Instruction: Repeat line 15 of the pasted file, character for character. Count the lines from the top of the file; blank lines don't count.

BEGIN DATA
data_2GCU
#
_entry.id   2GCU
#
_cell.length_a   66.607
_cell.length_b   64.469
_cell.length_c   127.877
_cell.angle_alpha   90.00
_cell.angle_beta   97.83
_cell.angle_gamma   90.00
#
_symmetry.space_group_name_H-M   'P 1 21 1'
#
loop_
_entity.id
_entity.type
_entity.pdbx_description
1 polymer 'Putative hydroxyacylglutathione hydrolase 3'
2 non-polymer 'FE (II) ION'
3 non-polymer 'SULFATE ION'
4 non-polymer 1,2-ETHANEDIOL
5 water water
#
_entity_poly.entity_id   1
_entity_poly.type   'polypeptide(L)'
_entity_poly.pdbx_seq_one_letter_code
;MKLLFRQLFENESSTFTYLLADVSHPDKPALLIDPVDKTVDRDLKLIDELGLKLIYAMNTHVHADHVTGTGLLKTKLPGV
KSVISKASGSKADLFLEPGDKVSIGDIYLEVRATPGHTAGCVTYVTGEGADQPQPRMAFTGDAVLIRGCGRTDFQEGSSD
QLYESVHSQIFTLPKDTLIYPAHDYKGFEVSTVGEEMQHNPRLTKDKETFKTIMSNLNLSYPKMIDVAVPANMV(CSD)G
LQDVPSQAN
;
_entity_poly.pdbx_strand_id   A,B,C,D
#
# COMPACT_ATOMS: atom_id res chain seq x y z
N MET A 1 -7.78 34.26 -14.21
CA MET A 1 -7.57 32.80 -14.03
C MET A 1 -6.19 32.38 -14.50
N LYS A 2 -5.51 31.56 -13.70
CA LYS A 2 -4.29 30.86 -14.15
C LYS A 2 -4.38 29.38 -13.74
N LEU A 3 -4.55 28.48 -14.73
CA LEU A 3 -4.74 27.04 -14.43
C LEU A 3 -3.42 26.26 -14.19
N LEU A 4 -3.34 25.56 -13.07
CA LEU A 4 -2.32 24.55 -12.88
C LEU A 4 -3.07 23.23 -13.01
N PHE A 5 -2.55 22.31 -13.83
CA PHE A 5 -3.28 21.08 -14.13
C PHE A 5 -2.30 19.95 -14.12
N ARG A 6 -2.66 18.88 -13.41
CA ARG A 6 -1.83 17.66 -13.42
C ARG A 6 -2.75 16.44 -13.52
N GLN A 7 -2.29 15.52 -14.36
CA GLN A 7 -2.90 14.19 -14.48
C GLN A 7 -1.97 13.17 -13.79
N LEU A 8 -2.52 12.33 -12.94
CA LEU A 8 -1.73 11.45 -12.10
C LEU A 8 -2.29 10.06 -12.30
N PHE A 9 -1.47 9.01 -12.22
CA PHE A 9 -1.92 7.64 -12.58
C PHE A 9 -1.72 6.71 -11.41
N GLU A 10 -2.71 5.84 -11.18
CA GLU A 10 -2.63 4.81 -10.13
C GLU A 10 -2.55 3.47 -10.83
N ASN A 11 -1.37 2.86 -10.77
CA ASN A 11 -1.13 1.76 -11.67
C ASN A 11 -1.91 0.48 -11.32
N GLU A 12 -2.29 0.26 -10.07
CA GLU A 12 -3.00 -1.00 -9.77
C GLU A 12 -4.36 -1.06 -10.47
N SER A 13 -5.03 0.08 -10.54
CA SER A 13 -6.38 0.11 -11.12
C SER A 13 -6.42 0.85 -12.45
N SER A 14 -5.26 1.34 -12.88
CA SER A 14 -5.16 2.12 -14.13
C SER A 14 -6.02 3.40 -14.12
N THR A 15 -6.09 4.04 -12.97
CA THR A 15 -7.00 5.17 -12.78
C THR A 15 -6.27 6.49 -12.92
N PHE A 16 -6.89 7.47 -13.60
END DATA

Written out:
_entity.id